Los Angeles Times

Bill Gates, wife to split. How will it affect their foundation?

- By Laurence Darmiento Times wire services contribute­d to this report.

Bill and Melinda Gates announced Monday that they are divorcing — immediatel­y raising questions about how their split after 27 years of marriage could affect their status as two of the world’s greatest philanthro­pists.

The Microsoft Corp. cofounder and his wife, who operate the world’s largest private family charitable foundation, said they would continue their work at the Bill & Melinda Gates Foundation, which said in a statement that the couple would remain as co-chairs and trustees.

“No changes to their roles or the organizati­on are planned. They will continue to work together to shape and approve foundation strategies, advocate for the foundation’s issues, and set the organizati­on’s overall direction,” the statement said.

Still, David Callahan, editor of Inside Philanthro­py, a digital publicatio­n, said there are “a lot of unanswered questions here.”

The couple, along with Warren Buffett, are the creators of the Giving Pledge, which requires signatorie­s to commit to giving the majority of their wealth to philanthro­py or charitable causes, either during their lifetimes or in their wills.

The couple’s sprawling Seattle foundation is easily the most influentia­l private foundation in the world, with an endowment worth nearly $50 billion. It has focused on global health and developmen­t and U.S. education issues since incorporat­ing in 2000.

However, there is a possibilit­y that after a divorce settlement, Melinda Gates may want to create her own foundation too and give to different causes.

“There’s no particular reason to think that anything will change with the foundation and its work. It has a large endowment. It has a profession­al staff of 1,600 people. It has a set of really well-developed programs,” Callahan said. “To me, the big question is, does Melinda get a sizable divorce settlement? And if so, what does she do in terms of forging her own path as an independen­t philanthro­pist?”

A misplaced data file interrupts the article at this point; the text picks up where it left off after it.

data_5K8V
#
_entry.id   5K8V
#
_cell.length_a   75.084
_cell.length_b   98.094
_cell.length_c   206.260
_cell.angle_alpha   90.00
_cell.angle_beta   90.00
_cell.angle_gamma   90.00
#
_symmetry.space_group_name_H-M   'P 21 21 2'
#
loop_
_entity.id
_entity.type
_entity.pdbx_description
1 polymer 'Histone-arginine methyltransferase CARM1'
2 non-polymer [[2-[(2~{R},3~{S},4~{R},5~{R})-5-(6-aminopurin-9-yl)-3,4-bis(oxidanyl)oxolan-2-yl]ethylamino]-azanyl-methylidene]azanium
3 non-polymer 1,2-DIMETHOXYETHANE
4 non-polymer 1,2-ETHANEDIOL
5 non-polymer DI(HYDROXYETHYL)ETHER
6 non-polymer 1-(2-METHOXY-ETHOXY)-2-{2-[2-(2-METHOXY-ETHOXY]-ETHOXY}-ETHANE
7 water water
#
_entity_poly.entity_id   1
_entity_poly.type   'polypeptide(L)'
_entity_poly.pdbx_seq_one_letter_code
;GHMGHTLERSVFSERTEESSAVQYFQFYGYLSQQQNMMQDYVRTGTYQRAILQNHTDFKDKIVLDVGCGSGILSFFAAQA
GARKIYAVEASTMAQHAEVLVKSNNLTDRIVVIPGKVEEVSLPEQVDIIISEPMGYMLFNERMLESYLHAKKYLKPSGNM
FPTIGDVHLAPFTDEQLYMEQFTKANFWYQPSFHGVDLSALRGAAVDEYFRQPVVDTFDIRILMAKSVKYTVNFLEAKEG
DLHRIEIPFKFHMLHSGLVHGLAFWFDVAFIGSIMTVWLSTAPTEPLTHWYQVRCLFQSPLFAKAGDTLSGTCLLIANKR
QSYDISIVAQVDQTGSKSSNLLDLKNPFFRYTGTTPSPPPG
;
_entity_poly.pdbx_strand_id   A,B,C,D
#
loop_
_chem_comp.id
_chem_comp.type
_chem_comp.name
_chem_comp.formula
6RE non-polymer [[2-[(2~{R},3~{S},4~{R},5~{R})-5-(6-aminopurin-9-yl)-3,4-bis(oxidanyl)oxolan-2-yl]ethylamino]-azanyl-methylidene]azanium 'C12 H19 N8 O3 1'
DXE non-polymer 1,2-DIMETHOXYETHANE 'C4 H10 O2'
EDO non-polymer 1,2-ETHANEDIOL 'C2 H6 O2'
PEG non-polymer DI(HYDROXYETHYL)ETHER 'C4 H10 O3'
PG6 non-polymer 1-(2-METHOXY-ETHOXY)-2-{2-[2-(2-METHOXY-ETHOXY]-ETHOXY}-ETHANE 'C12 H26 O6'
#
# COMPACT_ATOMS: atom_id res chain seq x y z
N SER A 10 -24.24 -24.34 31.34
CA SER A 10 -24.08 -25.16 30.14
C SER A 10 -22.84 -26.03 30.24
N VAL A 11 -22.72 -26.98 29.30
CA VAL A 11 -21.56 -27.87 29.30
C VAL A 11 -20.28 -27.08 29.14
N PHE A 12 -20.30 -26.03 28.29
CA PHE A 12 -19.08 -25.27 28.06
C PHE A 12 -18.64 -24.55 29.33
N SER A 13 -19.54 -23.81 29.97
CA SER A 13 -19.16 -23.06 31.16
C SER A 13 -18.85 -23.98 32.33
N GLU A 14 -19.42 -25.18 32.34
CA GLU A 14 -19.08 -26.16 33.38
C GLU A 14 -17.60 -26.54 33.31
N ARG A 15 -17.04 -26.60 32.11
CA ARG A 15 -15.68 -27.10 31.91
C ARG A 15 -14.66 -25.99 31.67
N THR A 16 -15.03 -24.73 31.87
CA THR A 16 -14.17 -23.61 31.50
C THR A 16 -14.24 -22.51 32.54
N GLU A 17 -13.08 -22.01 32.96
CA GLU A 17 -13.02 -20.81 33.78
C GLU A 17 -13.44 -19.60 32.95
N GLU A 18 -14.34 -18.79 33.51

The possibilit­y that Melinda Gates may want to strike out on her own will be closely watched after MacKenzie Scott, following her divorce from Amazon Chief Executive Jeff Bezos, startled the philanthro­pic world by donating more than $4 billion in the span of four months last year.

Bezos kept three-quarters of the couple’s Amazon shares in the divorce, while Scott received some $36 billion in shares, making her one of the world’s richest people. She wrote in a post on Medium that she felt compelled to speed up her giving because “this pandemic has been a wrecking ball in the lives of Americans already struggling.”

Once the world’s wealthiest person, Bill Gates is now worth an estimated $131 billion. That’s less than Bezos, who has a net worth of about $197 billion, but still enough to rank him No. 4.

Callahan said that Bill and Melinda Gates still have vast amounts to give and there are indication­s that Melinda may want to focus more on women’s empowermen­t, which has been one focus of the couple’s foundation over the last five years.

“The Gates Foundation released an annual letter every year that was written by Bill Gates. And then a few years ago, they started writing that letter together. And so that was sort of widely seen as a sign of her kind of stepping up and wanting to play a more joint role in shaping the foundation’s priorities,” he said. “What we don’t know is how much she would like to do.”

The couple met after she joined Microsoft as a product manager in 1987 and were married in 1994.

In her 2019 memoir, “The Moment of Lift,” Melinda Gates wrote about her childhood, life and private struggles as the wife of a public icon and as a stay-at-home mom with three kids.

Last year, Gates said he was stepping down from Microsoft’s board to focus on philanthro­py.

Gates was Microsoft’s CEO until 2000 and since then has gradually scaled back his involvemen­t in the company he started with Paul Allen in 1975. He transition­ed out of a day-to-day role in Microsoft in 2008 and served as chairman of the board until 2014.

 ?? Ted S. Warren Associated Press ?? BILL AND MELINDA GATES, shown in 2018, operate the world’s largest private family charitable foundation, with an endowment worth nearly $50 billion. They said they would continue their work there.
Ted S. Warren Associated Press BILL AND MELINDA GATES, shown in 2018, operate the world’s largest private family charitable foundation, with an endowment worth nearly $50 billion. They said they would continue their work there.

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